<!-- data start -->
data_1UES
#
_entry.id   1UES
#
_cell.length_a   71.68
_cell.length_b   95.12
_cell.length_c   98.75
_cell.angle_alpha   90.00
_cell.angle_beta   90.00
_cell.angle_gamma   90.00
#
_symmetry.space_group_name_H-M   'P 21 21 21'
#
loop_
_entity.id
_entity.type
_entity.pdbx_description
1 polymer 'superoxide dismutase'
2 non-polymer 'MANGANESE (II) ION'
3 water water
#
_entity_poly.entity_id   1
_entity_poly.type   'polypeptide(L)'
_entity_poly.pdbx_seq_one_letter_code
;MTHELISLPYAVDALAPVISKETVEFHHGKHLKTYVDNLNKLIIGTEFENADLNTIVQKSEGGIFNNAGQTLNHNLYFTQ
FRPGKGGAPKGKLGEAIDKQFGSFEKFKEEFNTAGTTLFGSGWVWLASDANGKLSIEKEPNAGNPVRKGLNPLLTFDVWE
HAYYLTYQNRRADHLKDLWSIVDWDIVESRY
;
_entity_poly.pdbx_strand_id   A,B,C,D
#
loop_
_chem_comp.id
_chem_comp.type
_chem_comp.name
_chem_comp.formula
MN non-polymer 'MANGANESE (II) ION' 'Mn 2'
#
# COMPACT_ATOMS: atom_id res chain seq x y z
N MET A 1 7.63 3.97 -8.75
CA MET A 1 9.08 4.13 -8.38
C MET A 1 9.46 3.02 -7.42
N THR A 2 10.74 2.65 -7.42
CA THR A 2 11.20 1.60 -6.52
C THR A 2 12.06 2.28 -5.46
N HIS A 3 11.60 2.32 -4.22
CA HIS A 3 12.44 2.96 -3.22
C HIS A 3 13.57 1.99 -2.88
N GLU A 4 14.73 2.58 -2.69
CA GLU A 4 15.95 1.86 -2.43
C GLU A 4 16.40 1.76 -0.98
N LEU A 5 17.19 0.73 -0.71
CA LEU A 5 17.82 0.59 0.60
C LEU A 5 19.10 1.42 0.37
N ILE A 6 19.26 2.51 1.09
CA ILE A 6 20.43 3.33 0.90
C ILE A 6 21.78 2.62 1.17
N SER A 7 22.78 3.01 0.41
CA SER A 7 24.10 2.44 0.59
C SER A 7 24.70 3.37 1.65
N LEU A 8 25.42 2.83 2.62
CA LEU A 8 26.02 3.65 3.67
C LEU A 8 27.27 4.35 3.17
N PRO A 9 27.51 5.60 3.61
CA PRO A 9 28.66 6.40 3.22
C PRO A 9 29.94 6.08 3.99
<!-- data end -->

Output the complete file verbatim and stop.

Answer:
data_1UES
#
_entry.id   1UES
#
_cell.length_a   71.68
_cell.length_b   95.12
_cell.length_c   98.75
_cell.angle_alpha   90.00
_cell.angle_beta   90.00
_cell.angle_gamma   90.00
#
_symmetry.space_group_name_H-M   'P 21 21 21'
#
loop_
_entity.id
_entity.type
_entity.pdbx_description
1 polymer 'superoxide dismutase'
2 non-polymer 'MANGANESE (II) ION'
3 water water
#
_entity_poly.entity_id   1
_entity_poly.type   'polypeptide(L)'
_entity_poly.pdbx_seq_one_letter_code
;MTHELISLPYAVDALAPVISKETVEFHHGKHLKTYVDNLNKLIIGTEFENADLNTIVQKSEGGIFNNAGQTLNHNLYFTQ
FRPGKGGAPKGKLGEAIDKQFGSFEKFKEEFNTAGTTLFGSGWVWLASDANGKLSIEKEPNAGNPVRKGLNPLLTFDVWE
HAYYLTYQNRRADHLKDLWSIVDWDIVESRY
;
_entity_poly.pdbx_strand_id   A,B,C,D
#
loop_
_chem_comp.id
_chem_comp.type
_chem_comp.name
_chem_comp.formula
MN non-polymer 'MANGANESE (II) ION' 'Mn 2'
#
# COMPACT_ATOMS: atom_id res chain seq x y z
N MET A 1 7.63 3.97 -8.75
CA MET A 1 9.08 4.13 -8.38
C MET A 1 9.46 3.02 -7.42
N THR A 2 10.74 2.65 -7.42
CA THR A 2 11.20 1.60 -6.52
C THR A 2 12.06 2.28 -5.46
N HIS A 3 11.60 2.32 -4.22
CA HIS A 3 12.44 2.96 -3.22
C HIS A 3 13.57 1.99 -2.88
N GLU A 4 14.73 2.58 -2.69
CA GLU A 4 15.95 1.86 -2.43
C GLU A 4 16.40 1.76 -0.98
N LEU A 5 17.19 0.73 -0.71
CA LEU A 5 17.82 0.59 0.60
C LEU A 5 19.10 1.42 0.37
N ILE A 6 19.26 2.51 1.09
CA ILE A 6 20.43 3.33 0.90
C ILE A 6 21.78 2.62 1.17
N SER A 7 22.78 3.01 0.41
CA SER A 7 24.10 2.44 0.59
C SER A 7 24.70 3.37 1.65
N LEU A 8 25.42 2.83 2.62
CA LEU A 8 26.02 3.65 3.67
C LEU A 8 27.27 4.35 3.17
N PRO A 9 27.51 5.60 3.61
CA PRO A 9 28.66 6.40 3.22
C PRO A 9 29.94 6.08 3.99